Crowley: I was 23 years old. I was the youngest African American to run for any political state office ever in Oklahoma. It was a big accomplishment, but it was also scary because there were a lot of things that I had to change. I had to take the part out of my hair, because I live in moderate to conservative Oklahoma. I had to dress up. I started to wear suits, I started to dress a little bit more professionally, in looking the part as well as being the part and speaking the part. I got a lot of respect off of that. I also got a lot of pushback: I’m 23 years old, I’m black, I’m young.

Generation Progress: In your opinion, both as a former candidate for state office and as a very involved member of your community, what do you think are the most important issues facing young people in Lawton, Oklahoma? What about across the US? Are there any issues or causes you wish your representatives would take up, but haven’t?

Crowley: My biggest thing is education. I’m really a stickler about it. One of the biggest problems in Lawton is career-readiness and getting people into college. Our biggest thing is training and retaining some of our qualified workers here. The biggest problem, even with me—I graduated from high school in 2010, went to Southeastern Oklahoma State University for four-and-a-half years to play football—and then I got a call, asking me to come back to Lawton with a job offer. And I thought about that: I could go to Dallas, get a job, and it’d be easy. But I came back, because I think you have to take care of home first. When you take care of home first, you’re able to fix everything you need to fix in the world. When you community’s broken, it takes people from the community to come back and fix it.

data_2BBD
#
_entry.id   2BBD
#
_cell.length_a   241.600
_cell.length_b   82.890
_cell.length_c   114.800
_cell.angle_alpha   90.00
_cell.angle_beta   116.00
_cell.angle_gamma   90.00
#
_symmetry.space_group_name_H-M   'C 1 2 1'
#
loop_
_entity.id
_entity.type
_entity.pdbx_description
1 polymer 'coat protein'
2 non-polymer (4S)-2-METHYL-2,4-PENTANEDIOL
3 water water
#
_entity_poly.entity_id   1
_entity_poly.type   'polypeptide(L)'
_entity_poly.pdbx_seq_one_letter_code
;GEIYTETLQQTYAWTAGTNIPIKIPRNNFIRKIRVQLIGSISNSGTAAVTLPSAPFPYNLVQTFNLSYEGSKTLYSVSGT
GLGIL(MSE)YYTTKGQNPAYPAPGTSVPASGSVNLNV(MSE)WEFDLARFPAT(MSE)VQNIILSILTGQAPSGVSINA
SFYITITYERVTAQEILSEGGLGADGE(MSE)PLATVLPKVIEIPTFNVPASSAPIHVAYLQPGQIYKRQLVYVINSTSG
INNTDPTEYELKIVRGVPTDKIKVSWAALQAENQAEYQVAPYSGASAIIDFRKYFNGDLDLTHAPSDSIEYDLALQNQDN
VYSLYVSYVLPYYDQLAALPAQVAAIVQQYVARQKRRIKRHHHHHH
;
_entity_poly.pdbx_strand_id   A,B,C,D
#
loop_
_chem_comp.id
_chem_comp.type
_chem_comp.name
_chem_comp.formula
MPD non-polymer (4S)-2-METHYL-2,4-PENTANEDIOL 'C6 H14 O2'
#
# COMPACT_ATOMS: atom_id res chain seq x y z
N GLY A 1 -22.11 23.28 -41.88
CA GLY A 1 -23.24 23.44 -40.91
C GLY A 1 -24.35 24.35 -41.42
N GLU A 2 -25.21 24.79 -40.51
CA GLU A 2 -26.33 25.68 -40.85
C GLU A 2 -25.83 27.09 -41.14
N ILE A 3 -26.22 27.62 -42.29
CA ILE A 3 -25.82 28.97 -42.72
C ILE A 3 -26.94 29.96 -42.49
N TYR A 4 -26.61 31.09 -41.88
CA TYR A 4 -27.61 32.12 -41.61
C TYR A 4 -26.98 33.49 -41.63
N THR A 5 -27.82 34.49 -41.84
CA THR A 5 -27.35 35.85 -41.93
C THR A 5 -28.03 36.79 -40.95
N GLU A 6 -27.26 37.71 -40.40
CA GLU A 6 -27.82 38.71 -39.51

Generation Progress: From running for state office to working with kids at your local school, your experience working with and for young people runs deep. What advice would you give young people similarly hoping to make progressive change?

Crowley: Do it.

I mean, really. It really kills me when I see young people trying to wait for the right moment. Do it! There’s never a right moment to change the world. If you really want to change the world, do it! Time continues to go, and you’re going to continue to get older. And then one day you’re not going to be young anymore. And then you’re going to have the stigma of being old. I’m saying, do it. This is the time when people are willing to listen to something. One of the things I tell my students all the time is: I promise you if you come to a meeting, a community meeting, and you speak up, and I bet someone will listen to you. It’s time for us to start talking. If we speak directly, if we speak the truth, people will listen to what we say. Look at the things we have started over the last 5 years, it’s all been Millennials.

Instead of helping people run for office, Millennials need to be running for office!

There are lots of people helping people run for office, and I’m like: you need to run. Run for political office. You can apply for that position. You have all the skills and materials, you do it. So make sure tomorrow’s not too late.